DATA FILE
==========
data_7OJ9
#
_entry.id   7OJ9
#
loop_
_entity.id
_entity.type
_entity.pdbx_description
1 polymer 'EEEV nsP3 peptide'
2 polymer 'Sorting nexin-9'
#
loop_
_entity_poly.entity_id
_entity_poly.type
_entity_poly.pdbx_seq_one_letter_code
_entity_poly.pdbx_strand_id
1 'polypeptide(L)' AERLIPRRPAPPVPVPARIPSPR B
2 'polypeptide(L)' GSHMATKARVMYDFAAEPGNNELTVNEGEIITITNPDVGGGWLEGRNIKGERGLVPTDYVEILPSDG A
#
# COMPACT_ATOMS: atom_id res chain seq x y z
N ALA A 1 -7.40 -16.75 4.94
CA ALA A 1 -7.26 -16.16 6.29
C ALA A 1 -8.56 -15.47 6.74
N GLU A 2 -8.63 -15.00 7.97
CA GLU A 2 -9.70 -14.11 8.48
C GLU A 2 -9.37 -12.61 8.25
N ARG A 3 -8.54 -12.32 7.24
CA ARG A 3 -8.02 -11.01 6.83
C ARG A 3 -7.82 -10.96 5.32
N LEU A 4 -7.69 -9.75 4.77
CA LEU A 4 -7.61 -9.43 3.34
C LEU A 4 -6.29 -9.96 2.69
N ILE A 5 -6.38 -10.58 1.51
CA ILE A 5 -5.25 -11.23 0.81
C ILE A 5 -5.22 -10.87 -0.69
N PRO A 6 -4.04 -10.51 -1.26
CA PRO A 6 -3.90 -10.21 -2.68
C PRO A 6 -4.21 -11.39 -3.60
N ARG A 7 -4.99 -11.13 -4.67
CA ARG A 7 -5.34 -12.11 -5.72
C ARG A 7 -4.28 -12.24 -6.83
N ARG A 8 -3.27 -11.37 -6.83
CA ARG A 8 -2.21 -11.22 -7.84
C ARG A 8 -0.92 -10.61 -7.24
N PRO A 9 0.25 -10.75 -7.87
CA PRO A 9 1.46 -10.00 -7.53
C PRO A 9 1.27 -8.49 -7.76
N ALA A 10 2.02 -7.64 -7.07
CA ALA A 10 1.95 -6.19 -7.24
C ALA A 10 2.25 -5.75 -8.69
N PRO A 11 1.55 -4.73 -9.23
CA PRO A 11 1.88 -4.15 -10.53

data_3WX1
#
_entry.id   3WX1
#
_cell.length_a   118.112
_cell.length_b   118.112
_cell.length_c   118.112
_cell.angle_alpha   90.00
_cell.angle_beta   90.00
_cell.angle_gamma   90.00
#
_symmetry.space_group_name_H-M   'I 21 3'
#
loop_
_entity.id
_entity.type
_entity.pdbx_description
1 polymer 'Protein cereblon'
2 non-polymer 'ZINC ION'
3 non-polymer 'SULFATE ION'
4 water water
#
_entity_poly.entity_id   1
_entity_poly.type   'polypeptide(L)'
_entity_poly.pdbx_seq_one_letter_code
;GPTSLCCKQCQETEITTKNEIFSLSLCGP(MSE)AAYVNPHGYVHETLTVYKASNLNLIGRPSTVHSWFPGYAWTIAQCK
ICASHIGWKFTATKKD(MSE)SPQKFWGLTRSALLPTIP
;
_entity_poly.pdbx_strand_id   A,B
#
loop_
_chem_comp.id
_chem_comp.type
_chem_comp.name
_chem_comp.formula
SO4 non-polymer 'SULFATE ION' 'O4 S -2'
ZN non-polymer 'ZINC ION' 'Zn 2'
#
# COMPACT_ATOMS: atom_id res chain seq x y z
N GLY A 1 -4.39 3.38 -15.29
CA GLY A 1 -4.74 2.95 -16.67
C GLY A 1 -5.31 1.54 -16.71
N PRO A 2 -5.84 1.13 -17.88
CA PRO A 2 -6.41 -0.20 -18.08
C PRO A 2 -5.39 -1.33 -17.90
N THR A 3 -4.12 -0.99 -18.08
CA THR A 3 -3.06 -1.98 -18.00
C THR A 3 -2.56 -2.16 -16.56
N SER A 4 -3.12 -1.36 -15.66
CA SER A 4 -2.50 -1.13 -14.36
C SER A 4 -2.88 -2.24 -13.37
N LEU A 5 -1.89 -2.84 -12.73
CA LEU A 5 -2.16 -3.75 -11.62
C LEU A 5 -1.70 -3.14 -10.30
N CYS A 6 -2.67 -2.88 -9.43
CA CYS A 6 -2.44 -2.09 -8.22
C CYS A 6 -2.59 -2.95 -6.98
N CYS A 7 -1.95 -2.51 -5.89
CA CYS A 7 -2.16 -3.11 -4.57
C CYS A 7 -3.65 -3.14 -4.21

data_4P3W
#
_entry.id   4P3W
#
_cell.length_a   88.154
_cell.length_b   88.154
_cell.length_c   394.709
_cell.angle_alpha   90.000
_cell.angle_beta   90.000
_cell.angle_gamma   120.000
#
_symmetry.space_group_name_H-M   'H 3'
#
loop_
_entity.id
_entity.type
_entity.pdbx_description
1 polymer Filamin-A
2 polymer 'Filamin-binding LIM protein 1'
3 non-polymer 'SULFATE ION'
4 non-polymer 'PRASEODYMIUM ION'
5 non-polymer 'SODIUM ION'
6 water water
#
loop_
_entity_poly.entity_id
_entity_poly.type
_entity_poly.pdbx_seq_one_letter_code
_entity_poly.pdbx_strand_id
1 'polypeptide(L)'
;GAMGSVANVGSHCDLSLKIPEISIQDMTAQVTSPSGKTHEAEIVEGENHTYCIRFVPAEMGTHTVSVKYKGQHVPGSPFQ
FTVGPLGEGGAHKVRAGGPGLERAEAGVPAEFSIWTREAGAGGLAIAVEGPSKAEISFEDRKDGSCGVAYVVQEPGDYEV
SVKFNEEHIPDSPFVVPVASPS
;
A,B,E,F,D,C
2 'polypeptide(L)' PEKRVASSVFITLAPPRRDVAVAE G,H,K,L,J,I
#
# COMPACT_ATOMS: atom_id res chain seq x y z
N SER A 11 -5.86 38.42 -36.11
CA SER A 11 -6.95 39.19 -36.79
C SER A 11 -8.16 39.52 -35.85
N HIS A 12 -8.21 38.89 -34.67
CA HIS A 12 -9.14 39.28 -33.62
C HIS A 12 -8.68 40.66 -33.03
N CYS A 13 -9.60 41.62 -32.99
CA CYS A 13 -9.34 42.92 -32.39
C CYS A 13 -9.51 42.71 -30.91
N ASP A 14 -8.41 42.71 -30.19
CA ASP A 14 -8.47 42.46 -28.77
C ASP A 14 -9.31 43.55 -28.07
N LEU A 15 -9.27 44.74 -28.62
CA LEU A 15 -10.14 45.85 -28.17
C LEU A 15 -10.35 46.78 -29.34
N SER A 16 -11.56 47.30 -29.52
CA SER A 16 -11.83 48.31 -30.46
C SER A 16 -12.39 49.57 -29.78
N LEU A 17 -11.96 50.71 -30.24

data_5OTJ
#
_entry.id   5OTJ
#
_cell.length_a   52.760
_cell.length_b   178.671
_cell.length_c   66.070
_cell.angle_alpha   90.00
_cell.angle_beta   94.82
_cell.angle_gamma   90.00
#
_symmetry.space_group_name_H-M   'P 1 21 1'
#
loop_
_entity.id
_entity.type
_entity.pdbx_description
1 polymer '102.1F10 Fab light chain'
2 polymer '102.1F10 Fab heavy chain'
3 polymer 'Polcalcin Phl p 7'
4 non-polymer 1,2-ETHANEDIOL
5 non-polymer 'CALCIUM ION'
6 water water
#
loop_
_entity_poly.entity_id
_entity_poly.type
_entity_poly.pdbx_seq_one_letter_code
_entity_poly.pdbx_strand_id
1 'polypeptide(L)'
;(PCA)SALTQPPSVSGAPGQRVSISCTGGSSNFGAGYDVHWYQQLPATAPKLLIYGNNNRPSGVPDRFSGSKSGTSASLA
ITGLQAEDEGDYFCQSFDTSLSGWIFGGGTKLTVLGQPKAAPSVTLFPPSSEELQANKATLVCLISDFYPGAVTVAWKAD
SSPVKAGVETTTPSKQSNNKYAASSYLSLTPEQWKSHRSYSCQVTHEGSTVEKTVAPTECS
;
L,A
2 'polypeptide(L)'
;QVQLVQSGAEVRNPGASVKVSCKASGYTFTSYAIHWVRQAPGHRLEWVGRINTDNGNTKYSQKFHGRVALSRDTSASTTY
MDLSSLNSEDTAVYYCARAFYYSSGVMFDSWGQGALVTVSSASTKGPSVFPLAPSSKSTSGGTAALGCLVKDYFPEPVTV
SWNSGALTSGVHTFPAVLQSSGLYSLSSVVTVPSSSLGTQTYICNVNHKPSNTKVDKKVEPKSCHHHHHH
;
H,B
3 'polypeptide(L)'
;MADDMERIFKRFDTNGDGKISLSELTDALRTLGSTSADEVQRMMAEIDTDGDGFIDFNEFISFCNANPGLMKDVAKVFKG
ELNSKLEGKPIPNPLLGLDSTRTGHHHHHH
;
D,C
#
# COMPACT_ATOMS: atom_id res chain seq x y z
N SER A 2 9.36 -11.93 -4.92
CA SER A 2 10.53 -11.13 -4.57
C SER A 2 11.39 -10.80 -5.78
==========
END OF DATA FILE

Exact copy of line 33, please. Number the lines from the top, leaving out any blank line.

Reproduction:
N ILE A 5 -6.38 -10.58 1.51